Closest "homemade" cross to CornishX ?

Discussion in 'Meat Birds ETC' started by pascopol, Jun 4, 2012.

  1. pascopol

    pascopol Songster

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    Hi all meat chicken breeders and experts. Is it possible to cross 2 common breeds for the purpose of emulating big chicken broiler companies F1 meat hybrids?

    I do not care about all white featered breed, or record fast growth and all the problems connected with. I want to raise a meat bird in 8 to 12 weeks. I found out common "double purpose" breeds like RI reds, Barred Rocks produced young rooster friers with tough meat good only for stew.

    My wife almost kicked me out of the house with my chickens LOL.

    The only exception were Light Sussex younger roos, even at older age their meat was tender, meaty and juicy dressed with nice white skin.

    I understand one can not exactly duplicate meat chicken big chicken companies grow, but I guess it is possible to come close.

    Since I have already Light Sussex hens (unfortunately I lost the roo) would a Cornish rooster be suitable to cross with them?

    I know some people crosses Delaware hens with cornish roosters, but I think Light Sussex is close to Delawares as far as meat qualities.
     
  2. Erica

    Erica Songster

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    Hi pascopol,

    Cornish x sussex were one of the most prized meat birds back in the 1940s in England (not sure what they were using commercially in the US, sorry). I would think they'd be a great cross, but you may see a few problems with the following:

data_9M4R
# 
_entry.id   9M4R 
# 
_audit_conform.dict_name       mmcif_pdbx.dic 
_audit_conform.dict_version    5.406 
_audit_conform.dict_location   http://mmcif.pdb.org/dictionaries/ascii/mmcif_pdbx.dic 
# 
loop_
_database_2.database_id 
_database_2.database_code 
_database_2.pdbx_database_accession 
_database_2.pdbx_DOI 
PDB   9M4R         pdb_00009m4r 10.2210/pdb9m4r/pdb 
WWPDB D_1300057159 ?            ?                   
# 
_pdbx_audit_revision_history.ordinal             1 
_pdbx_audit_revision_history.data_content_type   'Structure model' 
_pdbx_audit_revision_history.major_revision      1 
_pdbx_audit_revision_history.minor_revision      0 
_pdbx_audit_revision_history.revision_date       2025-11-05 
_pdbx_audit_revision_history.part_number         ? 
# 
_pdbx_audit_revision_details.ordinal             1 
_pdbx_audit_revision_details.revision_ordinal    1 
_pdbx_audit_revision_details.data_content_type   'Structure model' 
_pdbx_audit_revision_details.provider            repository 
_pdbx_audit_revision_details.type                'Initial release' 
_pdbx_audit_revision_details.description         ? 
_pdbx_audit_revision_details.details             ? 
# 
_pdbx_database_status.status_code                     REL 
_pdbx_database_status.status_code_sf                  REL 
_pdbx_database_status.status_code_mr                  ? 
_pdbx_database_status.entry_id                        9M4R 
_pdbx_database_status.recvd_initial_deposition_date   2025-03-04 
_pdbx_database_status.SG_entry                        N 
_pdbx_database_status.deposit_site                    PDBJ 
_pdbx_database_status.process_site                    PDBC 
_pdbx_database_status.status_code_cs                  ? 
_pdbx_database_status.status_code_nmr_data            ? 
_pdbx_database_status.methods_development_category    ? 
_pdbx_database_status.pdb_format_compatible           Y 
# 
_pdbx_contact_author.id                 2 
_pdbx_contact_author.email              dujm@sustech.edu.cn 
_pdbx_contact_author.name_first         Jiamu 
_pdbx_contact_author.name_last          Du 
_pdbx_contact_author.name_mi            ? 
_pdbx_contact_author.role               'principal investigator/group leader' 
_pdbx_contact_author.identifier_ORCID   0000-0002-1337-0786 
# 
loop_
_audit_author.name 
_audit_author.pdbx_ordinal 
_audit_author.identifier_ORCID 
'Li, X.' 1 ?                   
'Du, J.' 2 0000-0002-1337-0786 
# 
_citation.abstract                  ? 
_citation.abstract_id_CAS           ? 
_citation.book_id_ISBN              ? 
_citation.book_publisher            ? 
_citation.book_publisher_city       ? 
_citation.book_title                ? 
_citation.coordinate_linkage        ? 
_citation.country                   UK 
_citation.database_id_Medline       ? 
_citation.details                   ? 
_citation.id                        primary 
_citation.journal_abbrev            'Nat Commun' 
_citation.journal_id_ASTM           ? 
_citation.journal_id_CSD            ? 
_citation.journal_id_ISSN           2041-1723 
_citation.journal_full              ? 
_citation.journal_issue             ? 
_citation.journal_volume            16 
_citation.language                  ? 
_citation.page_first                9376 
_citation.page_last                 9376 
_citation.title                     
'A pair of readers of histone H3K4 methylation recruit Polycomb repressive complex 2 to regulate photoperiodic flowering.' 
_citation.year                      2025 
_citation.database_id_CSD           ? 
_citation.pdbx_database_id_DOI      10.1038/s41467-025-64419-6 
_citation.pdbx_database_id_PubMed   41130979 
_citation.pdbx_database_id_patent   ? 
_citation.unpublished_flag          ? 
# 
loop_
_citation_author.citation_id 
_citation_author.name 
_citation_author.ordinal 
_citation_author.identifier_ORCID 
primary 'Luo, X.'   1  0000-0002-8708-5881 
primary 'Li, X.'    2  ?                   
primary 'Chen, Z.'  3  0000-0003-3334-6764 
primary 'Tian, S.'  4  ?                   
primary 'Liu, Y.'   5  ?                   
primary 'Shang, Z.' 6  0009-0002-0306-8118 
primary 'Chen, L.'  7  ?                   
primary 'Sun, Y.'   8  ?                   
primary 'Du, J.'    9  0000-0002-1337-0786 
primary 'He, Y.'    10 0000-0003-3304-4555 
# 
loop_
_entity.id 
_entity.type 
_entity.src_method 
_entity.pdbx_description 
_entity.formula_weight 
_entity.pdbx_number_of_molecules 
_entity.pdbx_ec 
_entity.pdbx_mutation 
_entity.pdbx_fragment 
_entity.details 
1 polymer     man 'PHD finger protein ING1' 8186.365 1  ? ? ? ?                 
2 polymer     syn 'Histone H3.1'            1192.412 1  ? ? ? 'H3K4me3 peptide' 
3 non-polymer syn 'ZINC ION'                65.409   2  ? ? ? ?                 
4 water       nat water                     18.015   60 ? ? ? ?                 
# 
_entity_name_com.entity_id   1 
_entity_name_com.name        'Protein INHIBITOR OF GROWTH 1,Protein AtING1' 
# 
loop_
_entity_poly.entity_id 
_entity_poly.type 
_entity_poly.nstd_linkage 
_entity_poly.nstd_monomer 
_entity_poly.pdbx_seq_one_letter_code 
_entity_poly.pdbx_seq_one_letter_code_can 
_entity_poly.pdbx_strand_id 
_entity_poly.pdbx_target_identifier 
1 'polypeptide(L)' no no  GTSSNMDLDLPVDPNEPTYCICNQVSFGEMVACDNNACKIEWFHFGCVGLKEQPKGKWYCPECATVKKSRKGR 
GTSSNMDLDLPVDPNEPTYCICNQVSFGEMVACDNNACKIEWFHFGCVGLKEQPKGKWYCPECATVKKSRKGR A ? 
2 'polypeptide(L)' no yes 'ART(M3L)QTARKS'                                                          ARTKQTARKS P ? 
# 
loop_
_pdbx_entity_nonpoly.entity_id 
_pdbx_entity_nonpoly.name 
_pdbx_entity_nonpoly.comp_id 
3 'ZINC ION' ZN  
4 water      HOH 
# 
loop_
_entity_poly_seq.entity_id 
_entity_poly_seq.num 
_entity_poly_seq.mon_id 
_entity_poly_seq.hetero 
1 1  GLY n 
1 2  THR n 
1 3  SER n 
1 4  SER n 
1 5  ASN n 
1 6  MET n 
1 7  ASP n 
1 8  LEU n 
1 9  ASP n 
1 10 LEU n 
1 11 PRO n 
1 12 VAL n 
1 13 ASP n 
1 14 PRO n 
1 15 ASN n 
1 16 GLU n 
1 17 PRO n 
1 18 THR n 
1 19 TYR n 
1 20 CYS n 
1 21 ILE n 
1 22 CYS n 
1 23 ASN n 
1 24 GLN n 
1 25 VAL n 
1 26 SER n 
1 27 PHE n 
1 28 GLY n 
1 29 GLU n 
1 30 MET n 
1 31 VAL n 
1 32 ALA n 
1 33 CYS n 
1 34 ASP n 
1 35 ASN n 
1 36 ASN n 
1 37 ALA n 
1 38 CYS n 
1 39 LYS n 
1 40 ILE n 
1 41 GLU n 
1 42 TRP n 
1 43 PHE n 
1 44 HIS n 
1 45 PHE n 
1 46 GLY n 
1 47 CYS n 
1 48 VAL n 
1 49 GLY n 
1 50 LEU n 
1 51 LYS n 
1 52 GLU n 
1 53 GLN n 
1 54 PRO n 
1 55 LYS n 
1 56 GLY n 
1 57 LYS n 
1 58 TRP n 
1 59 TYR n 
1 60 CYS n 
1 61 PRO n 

- cornish roosters may not be able to tread the hens properly (long years of show breeding have shortened the legs in purebred cornish, at least over here in Australia.
    - sussex roosters would tread cornish hens but you won't get many eggs, therefore won't have many offspring to raise.
    - growth will be better in the hybrid generation than either parent, but still won't be anywhere near as fast as commercial meaties.

    It's a tough project given the above, but plenty do it. However I would get a sire from crossing cornish to malay or something with longer legs, then put that over the sussex. You could have a brilliant flock if you weren't a meat-perfectionist, i.e. you accepted lower weights in return for breedability.

    I haven't done any of this myself (not with cornish anyhow, though I've done it with malay games), partly because I can't find birds that are free of MG (the germ that can cause chronic respiratory disease). Thus I'm currently working with commercial meat hybrids crossed to leghorns. The next generation (crossed to leghorn again) gives me a very good dual purpose meat-favoring bird that grows quick but forages well. However it's not comparable to straight meat hybrids; nothing would be.

    best wishes
    Erica
     
  3. pascopol

    pascopol Songster

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    Thanks Erica, I see you are ahead in this game, I am not too deep into this thing as to go through couple of generations to achieve breedable stock. I want simple solution, the worst case scenario I will get another Sussex roo and just breed them pure Sussex, cause I was totally satisfied with meat quality of Light Sussex.